Page:The Novels of Ivan Turgenev (volume V).djvu/174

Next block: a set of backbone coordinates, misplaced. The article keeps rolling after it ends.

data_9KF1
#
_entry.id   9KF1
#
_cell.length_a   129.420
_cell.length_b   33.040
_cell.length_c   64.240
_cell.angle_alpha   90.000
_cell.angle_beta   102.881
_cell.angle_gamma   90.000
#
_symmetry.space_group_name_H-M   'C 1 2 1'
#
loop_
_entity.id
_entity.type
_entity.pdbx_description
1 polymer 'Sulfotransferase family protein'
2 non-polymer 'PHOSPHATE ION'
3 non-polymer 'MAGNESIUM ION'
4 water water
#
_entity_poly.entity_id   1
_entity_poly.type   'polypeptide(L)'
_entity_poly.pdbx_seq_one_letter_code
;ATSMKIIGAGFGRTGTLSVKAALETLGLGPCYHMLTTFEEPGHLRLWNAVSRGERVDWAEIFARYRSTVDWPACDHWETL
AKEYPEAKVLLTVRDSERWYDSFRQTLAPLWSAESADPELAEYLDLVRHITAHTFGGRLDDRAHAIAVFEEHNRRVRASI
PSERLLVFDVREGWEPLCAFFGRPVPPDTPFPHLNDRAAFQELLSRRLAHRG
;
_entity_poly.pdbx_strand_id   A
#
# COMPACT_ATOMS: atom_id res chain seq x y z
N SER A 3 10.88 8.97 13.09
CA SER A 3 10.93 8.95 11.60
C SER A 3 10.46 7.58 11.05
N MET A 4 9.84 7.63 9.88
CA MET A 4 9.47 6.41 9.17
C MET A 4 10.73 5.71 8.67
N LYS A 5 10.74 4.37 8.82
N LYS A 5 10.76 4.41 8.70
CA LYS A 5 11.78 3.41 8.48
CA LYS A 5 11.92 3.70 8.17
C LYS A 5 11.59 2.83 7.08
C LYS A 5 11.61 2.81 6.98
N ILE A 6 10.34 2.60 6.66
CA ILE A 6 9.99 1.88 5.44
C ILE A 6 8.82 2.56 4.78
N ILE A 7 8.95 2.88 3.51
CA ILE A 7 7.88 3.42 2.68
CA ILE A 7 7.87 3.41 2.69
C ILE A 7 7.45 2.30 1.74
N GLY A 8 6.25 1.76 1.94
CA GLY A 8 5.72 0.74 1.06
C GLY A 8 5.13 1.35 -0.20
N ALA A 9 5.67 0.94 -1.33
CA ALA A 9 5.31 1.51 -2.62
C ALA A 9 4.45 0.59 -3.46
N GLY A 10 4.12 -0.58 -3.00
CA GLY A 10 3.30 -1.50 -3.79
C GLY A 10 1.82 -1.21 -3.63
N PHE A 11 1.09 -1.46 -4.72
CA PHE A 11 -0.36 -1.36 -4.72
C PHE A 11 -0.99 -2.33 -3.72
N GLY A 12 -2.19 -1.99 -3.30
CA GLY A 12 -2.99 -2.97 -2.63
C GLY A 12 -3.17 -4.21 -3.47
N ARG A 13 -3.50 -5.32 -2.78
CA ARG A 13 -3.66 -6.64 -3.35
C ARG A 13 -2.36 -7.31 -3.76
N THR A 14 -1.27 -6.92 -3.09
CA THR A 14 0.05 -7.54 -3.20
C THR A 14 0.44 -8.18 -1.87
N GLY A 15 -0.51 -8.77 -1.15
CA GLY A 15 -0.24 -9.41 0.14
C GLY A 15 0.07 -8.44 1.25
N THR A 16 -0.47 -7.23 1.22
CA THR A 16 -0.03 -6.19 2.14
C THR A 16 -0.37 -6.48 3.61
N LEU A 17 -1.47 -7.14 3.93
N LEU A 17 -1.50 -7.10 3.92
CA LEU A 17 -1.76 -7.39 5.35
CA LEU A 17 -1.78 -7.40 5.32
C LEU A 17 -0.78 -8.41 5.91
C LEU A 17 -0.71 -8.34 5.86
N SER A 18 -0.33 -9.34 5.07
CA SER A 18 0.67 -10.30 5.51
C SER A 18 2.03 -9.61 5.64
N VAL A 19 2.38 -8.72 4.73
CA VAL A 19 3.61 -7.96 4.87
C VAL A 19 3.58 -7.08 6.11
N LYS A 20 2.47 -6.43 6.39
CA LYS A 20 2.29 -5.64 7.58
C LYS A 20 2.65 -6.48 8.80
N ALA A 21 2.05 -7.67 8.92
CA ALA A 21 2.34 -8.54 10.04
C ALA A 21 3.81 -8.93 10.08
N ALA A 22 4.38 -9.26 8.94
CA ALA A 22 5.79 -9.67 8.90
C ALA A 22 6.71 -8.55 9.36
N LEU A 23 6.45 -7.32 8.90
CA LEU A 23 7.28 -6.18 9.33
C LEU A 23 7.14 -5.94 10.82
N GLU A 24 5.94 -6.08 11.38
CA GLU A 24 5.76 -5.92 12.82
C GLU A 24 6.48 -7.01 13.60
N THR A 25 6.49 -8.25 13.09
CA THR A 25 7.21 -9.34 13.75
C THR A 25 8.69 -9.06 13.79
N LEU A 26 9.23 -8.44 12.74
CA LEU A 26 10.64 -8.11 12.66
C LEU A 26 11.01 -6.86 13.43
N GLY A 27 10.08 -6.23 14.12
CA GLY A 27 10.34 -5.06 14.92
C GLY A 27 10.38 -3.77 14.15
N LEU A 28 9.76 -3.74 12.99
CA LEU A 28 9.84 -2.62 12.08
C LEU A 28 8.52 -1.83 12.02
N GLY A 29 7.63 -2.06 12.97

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can lift thirty! Nothing to compare with us, indeed! I will venture to tell you some thing I remember, and can't get out of my head. Last spring I visited the Crystal Palace near London; in that Palace, as you 're aware, there 's a sort of exhibition of everything that has been devised by the ingenuity of man—an encyclopaedia of humanity one might call it. Well, I walked to and fro among the machines and implements and statues of great men; and all the while I thought, if it were decreed that some nation or other should disappear from the face of the earth, and with it everything that nation had invented, should disappear from the Crystal Palace, our dear mother. Holy Russia, could go and hide herself in the lower regions, without disarranging a single nail in the place: everything might remain undisturbed where it is; for even the samovar, the woven bast shoes, the yoke-bridle, and the knout—these are our famous products—were not invented by us. One could not carry out the same experiment on the Sandwich islanders; those islanders have made some peculiar canoes and javelins of their own; their absence would be noticed by visitors. It's a libel! it's too severe, you say perhaps. . . . But I say, first, I don't know how to roar like any sucking dove; and secondly, it 's plain that it 's not only the devil no one dares to look